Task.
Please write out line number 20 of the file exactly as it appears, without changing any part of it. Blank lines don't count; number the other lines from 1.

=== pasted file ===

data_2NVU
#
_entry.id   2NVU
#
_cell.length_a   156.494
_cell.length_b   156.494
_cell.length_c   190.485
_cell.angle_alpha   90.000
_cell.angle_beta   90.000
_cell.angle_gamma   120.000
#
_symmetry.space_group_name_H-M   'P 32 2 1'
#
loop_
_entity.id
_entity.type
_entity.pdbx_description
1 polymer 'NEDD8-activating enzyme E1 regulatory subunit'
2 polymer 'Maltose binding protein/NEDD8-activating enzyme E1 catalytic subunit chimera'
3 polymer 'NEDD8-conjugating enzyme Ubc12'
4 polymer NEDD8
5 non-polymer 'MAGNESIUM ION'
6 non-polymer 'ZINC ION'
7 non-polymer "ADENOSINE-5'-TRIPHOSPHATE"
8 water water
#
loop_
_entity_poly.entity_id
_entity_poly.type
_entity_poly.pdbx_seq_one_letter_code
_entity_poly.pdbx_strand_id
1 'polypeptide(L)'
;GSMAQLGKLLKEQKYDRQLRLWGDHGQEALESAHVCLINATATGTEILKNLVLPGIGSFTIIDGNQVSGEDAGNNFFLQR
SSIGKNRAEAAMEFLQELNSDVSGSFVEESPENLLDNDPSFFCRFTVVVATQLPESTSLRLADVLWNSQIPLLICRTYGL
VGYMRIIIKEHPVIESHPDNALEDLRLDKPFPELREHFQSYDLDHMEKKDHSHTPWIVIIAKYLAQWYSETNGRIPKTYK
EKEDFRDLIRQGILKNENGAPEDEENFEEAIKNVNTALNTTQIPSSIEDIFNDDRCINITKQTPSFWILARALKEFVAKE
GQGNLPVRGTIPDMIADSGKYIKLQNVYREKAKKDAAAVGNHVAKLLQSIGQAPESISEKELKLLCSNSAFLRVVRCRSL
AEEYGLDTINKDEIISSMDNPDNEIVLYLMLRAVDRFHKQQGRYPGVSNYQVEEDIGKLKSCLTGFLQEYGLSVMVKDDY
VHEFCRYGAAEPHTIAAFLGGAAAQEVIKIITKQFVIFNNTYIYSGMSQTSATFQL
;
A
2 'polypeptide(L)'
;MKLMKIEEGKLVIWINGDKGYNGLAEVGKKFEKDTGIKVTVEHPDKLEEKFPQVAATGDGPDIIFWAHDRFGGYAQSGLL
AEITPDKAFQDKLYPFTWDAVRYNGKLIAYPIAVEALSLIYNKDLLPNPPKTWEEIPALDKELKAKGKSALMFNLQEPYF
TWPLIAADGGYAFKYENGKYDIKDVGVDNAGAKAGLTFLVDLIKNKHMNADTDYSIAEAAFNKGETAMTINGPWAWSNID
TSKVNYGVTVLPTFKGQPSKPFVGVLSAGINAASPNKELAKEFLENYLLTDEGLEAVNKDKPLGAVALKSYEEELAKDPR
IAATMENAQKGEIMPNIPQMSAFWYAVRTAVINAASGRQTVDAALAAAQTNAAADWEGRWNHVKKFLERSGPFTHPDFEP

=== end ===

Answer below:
3 polymer 'NEDD8-conjugating enzyme Ubc12'